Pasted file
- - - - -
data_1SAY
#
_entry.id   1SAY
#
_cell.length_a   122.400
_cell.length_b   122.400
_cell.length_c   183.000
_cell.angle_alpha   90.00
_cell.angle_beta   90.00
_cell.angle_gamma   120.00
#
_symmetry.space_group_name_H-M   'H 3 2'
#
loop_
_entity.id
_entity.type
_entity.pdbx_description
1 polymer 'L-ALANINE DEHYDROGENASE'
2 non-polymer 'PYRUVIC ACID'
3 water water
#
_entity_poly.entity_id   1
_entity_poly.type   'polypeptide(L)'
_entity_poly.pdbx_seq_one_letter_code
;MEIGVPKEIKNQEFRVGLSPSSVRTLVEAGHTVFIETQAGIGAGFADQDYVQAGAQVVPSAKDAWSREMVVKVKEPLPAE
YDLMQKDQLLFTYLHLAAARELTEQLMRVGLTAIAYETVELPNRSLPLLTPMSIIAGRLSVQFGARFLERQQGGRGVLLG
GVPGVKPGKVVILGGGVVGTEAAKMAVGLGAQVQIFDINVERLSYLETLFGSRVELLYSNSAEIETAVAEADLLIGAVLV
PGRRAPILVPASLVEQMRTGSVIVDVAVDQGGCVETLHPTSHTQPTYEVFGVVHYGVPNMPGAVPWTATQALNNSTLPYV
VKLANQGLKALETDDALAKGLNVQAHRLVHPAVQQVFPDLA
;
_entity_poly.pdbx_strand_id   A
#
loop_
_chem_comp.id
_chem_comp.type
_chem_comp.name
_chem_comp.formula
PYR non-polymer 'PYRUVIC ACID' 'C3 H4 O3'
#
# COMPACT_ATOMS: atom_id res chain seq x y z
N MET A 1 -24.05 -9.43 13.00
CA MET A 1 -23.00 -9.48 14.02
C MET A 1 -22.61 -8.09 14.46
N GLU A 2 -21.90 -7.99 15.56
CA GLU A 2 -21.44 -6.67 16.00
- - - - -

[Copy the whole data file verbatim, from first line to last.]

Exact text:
data_1SAY
#
_entry.id   1SAY
#
_cell.length_a   122.400
_cell.length_b   122.400
_cell.length_c   183.000
_cell.angle_alpha   90.00
_cell.angle_beta   90.00
_cell.angle_gamma   120.00
#
_symmetry.space_group_name_H-M   'H 3 2'
#
loop_
_entity.id
_entity.type
_entity.pdbx_description
1 polymer 'L-ALANINE DEHYDROGENASE'
2 non-polymer 'PYRUVIC ACID'
3 water water
#
_entity_poly.entity_id   1
_entity_poly.type   'polypeptide(L)'
_entity_poly.pdbx_seq_one_letter_code
;MEIGVPKEIKNQEFRVGLSPSSVRTLVEAGHTVFIETQAGIGAGFADQDYVQAGAQVVPSAKDAWSREMVVKVKEPLPAE
YDLMQKDQLLFTYLHLAAARELTEQLMRVGLTAIAYETVELPNRSLPLLTPMSIIAGRLSVQFGARFLERQQGGRGVLLG
GVPGVKPGKVVILGGGVVGTEAAKMAVGLGAQVQIFDINVERLSYLETLFGSRVELLYSNSAEIETAVAEADLLIGAVLV
PGRRAPILVPASLVEQMRTGSVIVDVAVDQGGCVETLHPTSHTQPTYEVFGVVHYGVPNMPGAVPWTATQALNNSTLPYV
VKLANQGLKALETDDALAKGLNVQAHRLVHPAVQQVFPDLA
;
_entity_poly.pdbx_strand_id   A
#
loop_
_chem_comp.id
_chem_comp.type
_chem_comp.name
_chem_comp.formula
PYR non-polymer 'PYRUVIC ACID' 'C3 H4 O3'
#
# COMPACT_ATOMS: atom_id res chain seq x y z
N MET A 1 -24.05 -9.43 13.00
CA MET A 1 -23.00 -9.48 14.02
C MET A 1 -22.61 -8.09 14.46
N GLU A 2 -21.90 -7.99 15.56
CA GLU A 2 -21.44 -6.67 16.00